In any event, that concludes my review of the major stuff that happened at the assembly.

My Final Summary and Thoughts

Here are my thoughts about the General Assembly itself.

1) The assembly showed a clear turn towards social justice issues and the social gospel generally. The evidence for this was overwhelming and included:

a) The theme of the Assembly, “Come to the Table” which even the host committee had an obvious double meaning referring to both communion and the inclusion of people who previously didn’t have a “seat at the table”
b) The election of a Korean-American moderator who lectures on social justice at the University level
c) The fact that everyone asked to pray at the assembly was a minority
d) The women’s report and calls for deaconesses and female church workers
e) The racial reconciliation report
f) The “Welcoming the Refugees” theme of our next PCA Global Missions Conference.
and so on…

2) Once again the NP agenda passed overwhelmingly, and they demonstrated that when the votes mattered to them they could pack the assembly with commissioners very quickly. They are also clearly moving through a well defined multi-year strategic agenda for fundamentally changing the PCA, which is a point many of my Conservative brethren fail to grasp. The Women in Ministry report, for instance, was important not because of what it said, but because it was the necessary precursor to a host of overtures moving women into voting positions on the Permanent Committees, into the diaconate, and into the role of “Commissioned Church Worker.” This combined with the push to include women in worship and all kinds of ministry cannot fail to produce the kind of long term egalitarian change that progressives dearly love.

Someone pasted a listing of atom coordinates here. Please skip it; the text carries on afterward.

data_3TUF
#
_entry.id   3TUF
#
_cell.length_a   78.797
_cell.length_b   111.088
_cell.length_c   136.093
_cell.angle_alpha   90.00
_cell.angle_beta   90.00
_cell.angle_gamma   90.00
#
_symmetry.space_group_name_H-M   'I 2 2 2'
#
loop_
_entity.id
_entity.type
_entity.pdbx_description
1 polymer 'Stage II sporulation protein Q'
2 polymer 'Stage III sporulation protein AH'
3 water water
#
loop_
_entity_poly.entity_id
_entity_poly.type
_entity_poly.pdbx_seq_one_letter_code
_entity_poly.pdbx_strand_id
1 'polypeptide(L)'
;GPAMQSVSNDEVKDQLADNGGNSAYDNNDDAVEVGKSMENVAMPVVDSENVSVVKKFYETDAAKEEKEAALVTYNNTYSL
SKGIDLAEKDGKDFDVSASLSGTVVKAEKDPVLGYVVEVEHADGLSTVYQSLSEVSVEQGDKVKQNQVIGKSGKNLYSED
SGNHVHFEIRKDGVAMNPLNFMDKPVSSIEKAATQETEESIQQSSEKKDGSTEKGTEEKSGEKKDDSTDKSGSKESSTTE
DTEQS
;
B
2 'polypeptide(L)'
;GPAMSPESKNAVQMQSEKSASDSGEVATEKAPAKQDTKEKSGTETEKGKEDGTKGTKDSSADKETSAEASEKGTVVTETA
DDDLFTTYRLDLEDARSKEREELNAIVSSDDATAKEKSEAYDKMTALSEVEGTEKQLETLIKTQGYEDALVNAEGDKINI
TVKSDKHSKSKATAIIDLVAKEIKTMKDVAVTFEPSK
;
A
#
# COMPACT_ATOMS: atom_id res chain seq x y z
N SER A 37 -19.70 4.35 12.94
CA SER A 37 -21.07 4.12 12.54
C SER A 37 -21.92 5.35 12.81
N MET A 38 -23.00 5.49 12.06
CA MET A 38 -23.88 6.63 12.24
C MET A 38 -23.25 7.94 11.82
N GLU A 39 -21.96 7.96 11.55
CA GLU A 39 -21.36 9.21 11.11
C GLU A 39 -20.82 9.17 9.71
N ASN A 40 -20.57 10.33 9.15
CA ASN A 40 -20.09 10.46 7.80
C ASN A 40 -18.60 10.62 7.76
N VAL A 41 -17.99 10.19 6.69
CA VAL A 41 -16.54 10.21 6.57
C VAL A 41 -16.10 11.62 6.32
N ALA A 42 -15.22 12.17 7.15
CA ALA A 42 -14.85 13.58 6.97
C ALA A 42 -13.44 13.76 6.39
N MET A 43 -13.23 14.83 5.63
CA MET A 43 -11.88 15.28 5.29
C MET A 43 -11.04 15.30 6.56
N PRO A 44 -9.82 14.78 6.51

So having a few conservative nominees win positions on permanent committees and declaring that to be genuine progress is rather like chipping a few pieces off a glacier and thinking you’ve stopped it for good. Calling this a victory for conservatives would be even more misleading. It would be rather like describing the Battle of the Little Big Horn this way, “Good news! While General Custer’s northern attack ran into some trouble, the southern attack made a cunning feint towards the Sioux village, followed by a masterful tactical withdrawal. Subsequently Major Reno and his command heroically held off an attack of numerically superior Sioux Indians for a day and a night while inflicting several casualties on the enemy forces!”

Posted in Denominational Differences, Homosexual Marriage, Marriage, PCA, Politics and The Civil Magistate, Spiritual Declension, Theological Declension | Tagged , , , , , , , , | Leave a comment

Some Last Minute Thoughts About Overture 2

Part of my preparation for going to the Presbyterian Church in America’s 45th General Assembly in Greensboro includes attempting to read through all 646 pages of the massive 2017 Commissioners Handbook. And as I was doing that, I was extremely saddened to find that the Committee on Constitutional business (CCB) had found Overture 2 from Calvary Presbytery:  “Grant BCO 59, ‘Solemnization of Marriage’ Full Constitutional Status” to be in conflict with the constitution and therefore unlikely to be adopted by the assembly.